A comedy with its heart in the right place and everything else bizarrely out of joint, “Unfinished Business” finds director Ken Scott following 2013’s “Delivery Man” with another dubious attempt to sell audiences on Vince Vaughn’s sensitive side. Playing a down-on-his-luck family man who takes an ill-advised business trip to Berlin with two unfunny sidekicks in tow (Tom Wilkinson and Dave Franco), Vaughn is admittedly the least of the movie’s worries: Awkwardly wrapping a heartwarming message of self-acceptance in a layer of crude sexual humor, it’s like a date who tries to pat you on the back with one hand while feeling you up with the other. As such, “Unfinished” looks unlikely to do much business, or to end the nearly decade-long string of mediocrities (“Fred Claus,” “Four Christmases,” “The Dilemma,” “The Watch,” “The Internship”) that has plagued its star, whose fans are advised to keep whetting their appetites for the second season of “True Detective.”
Whereas “Delivery Man” starred Vaughn as an underachieving, over-procreating man-child, Scott’s latest film casts him as the much more responsible Dan Trunkman, a St. Louis husband and father who loves his wife (June Diane Raphael) and two kids, but sometimes neglects them in his efforts to get his professional life back on track. In a prologue that suggests a discarded subplot from “Horrible Bosses,” we see Dan quitting his job in the highly competitive mineral sales industry, fed up with his ball-busting superior, Chuck (Sienna Miller). Now he’s striking out on his own as head of Apex Select, a fledgling company he’s founded with two less-than-promising associates: Tim (Wilkinson), a sad-sack former colleague who’s past retirement age, and Mike (Dave Franco), a friendly young tagalong who’s a few compartments short of a briefcase.
A year later, Dan seems to have successfully negotiated for Apex to be acquired by a massive firm called the Benjaminson Group — at least until he realizes that his company is being treated as “the fluffer,” a sort of decoy for a much bigger deal involving Dan’s former employer, placing him in direct competition with the sneering Chuck. Although he knows he doesn’t have a chance against the big boys (and girl), determined Dan insists on flying with Tim and Mike to Berlin, where they hope to convince Benjaminson’s corporate overlords to reconsider. Amid the ensuing shenanigans, he must not only thwart Chuck and her slick confidant (James Marsden), but also make time for pep talks with his overweight teenage son (Britton Sear) and unhappy young daughter (Ella Anderson), who are having trouble fitting in at school. It’s tough being a man, in other words — or so goes the logic of a movie where women tend to fall into the categories of bitchy boss, supportive spouse and nameless lust object.
This brand of underdog/misfit dramedy is familiar enough territory for screenwriter Steve Conrad, whose scripts have largely centered around the funny-sad spectacle of an ordinary guy trying to transcend his glum material circumstances — most recently in “The Secret Life of Walter Mitty,” and before that in “The Weather Man” and “The Pursuit of Happyness,” still the best film produced from his work. If “Unfinished Business” feels like the worst, it’s because unlike its predecessors, it’s been forced to operate like an overly broad sex farce, a genre for which neither Conrad nor director Scott demonstrates any particular flair or conviction.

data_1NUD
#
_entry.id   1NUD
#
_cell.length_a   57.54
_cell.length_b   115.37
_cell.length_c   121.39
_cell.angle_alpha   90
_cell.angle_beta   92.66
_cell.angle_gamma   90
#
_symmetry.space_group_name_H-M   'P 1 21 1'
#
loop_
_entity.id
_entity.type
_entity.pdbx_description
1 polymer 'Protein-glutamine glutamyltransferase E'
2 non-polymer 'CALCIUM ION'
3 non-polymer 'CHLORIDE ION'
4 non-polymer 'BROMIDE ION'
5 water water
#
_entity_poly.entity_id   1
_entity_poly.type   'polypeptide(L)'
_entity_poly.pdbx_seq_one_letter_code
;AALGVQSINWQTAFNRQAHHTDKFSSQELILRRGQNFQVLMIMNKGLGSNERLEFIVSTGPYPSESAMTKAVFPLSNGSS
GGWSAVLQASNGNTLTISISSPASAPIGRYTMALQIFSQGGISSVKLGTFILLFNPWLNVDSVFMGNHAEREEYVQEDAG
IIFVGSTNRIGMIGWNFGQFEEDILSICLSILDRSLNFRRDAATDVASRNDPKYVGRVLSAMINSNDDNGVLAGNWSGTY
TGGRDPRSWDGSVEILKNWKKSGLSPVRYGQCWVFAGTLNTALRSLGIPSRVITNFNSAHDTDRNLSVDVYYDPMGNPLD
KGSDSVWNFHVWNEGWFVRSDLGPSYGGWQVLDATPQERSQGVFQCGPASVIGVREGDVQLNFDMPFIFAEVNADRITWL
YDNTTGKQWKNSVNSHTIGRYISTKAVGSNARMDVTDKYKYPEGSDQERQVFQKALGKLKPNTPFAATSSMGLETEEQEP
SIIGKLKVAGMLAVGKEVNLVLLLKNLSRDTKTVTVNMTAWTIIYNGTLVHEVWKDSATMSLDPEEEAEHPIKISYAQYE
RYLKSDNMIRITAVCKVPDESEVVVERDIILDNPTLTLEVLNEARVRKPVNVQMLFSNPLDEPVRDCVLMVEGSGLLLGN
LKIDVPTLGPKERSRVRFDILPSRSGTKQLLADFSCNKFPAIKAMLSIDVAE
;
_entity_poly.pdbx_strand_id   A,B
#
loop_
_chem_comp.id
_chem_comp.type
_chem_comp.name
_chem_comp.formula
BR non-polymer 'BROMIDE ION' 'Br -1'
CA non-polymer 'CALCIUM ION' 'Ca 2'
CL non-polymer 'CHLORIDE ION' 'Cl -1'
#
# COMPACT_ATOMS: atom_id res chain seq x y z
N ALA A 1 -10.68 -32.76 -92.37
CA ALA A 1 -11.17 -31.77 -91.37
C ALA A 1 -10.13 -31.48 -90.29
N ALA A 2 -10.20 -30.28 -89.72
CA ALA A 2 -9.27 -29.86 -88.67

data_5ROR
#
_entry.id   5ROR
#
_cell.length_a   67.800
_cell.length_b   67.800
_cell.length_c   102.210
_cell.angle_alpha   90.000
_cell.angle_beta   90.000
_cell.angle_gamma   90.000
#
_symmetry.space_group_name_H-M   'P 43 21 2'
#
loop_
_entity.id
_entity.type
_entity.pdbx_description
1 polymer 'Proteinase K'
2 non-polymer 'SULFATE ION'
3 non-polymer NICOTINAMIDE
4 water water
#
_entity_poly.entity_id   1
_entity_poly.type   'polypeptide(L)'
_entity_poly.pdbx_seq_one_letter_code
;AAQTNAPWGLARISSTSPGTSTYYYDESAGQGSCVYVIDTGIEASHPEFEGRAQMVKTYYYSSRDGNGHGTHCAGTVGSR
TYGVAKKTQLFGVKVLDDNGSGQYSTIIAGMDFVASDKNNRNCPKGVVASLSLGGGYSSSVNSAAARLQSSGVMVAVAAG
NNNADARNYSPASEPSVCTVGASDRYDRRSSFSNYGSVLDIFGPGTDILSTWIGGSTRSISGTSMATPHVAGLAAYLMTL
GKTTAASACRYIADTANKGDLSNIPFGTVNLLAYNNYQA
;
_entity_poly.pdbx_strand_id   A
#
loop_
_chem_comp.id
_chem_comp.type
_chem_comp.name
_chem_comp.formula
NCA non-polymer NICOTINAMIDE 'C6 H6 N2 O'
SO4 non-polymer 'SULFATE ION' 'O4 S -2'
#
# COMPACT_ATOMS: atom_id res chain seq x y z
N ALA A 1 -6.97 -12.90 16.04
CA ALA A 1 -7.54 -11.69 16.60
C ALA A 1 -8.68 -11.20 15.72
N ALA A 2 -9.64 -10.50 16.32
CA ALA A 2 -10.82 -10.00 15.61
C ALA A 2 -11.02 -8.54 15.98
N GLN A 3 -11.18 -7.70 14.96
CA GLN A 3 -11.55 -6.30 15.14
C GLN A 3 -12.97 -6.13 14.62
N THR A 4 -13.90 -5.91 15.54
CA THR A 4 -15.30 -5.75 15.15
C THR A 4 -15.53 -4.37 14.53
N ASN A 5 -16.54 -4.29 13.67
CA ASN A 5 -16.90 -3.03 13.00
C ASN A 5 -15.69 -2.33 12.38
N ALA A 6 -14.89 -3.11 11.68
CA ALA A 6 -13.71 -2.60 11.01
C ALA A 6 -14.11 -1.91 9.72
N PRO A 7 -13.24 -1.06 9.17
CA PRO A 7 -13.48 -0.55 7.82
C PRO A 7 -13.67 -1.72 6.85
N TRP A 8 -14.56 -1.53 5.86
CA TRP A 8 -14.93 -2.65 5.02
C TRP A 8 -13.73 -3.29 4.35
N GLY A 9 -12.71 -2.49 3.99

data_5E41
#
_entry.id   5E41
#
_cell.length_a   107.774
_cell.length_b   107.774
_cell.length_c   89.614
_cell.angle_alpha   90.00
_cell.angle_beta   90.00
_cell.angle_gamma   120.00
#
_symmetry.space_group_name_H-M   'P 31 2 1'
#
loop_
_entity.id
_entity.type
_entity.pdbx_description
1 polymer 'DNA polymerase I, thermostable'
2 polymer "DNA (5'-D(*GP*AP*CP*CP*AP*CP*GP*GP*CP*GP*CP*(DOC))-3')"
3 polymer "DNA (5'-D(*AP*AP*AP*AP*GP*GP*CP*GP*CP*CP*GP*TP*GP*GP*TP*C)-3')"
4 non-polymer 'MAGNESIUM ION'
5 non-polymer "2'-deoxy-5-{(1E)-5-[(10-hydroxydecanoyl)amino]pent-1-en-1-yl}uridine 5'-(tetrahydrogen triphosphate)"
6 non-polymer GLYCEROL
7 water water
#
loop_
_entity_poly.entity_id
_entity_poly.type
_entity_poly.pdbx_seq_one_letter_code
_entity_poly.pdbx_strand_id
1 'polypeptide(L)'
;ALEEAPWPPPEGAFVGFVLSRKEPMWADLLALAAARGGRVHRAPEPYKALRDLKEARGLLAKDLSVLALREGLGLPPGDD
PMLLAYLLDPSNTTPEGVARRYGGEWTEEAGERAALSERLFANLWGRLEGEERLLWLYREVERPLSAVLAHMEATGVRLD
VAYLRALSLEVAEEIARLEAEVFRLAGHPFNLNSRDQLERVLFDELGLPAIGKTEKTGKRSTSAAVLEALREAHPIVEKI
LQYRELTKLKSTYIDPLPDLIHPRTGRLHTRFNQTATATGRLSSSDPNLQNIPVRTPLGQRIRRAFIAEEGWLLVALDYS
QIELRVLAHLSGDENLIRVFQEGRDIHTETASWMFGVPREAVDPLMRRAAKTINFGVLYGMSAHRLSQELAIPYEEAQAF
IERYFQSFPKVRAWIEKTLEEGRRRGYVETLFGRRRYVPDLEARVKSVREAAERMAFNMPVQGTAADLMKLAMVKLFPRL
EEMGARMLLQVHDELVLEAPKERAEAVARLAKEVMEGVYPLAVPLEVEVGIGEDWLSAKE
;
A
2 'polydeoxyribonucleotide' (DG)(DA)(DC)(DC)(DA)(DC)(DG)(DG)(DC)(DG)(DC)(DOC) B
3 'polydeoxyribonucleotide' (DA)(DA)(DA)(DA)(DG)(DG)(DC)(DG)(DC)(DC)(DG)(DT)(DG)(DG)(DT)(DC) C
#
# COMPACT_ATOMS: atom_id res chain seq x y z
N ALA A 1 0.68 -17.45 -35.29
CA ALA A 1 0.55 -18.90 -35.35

When Dan, Tim and Mike stroll into a unisex spa in Berlin to approach a potential business ally, the movie feels noticeably more embarrassed than any of the characters onscreen; communal nudity is nothing to be ashamed of, but writing this witless is another story. It’s not the only time the filmmakers try to appropriate Berlin’s sexually permissive culture for comedic purposes: As luck would have it, the men’s visit happens to coincide with the Folsom Europe festival, the continent’s biggest gay fetish event. It’s not every mainstream comedy that extols family values in one scene and visits a glory-hole-studded men’s room in another, and the resulting hangout sequence (so to speak) just about works, thanks to Nick Frost’s disarmingly sweet performance as a forlorn but very well-endowed leather enthusiast.
Still, it’s hard to deliver a good buddy comedy when two of the buddies in question are such narrative deadweights. If Franco emerges from his brother’s shadow one day, it’ll probably be for a role that requires him to do more than grin like an idiot, butcher the English language, and model adventurous sexual positions with various Teutonic babes. Meanwhile, watching randy old Tim do things like enlist the services of a naughty French maid is enough to make you weep, if only because you wish Wilkinson had made it through his career without having to utter the words “I’m not seeing enough titty.” That leaves Vaughn as the anchor, and he manages well enough despite having to tamp down his rude comic energy. The not-so-dirty little secret to the actor’s appeal is that he’s always been a winning screen presence, even (or especially) at his most vulgar and motormouthed, which makes these recent pics feel particularly superfluous in their attempt to show the actor’s more likable side.
While Scott and his team offer a fairly rushed approach to capturing their European surroundings — a glimpse of the Berlin Marathon, an Oktoberfest bacchanal, a violent protest outside a G8 summit — the movie does boast one clever touch, when Dan finds himself forced to inhabit a public hotel room-cum-art installation. It’s a setpiece that nicely distills all the sincere things Scott and Conrad are trying to say about the increasing transparency of American life — now devoid of privacy, overrun by social media, and deadly to anyone who chooses not to conform — rather more effectively than the movie in which they’ve chosen to say it.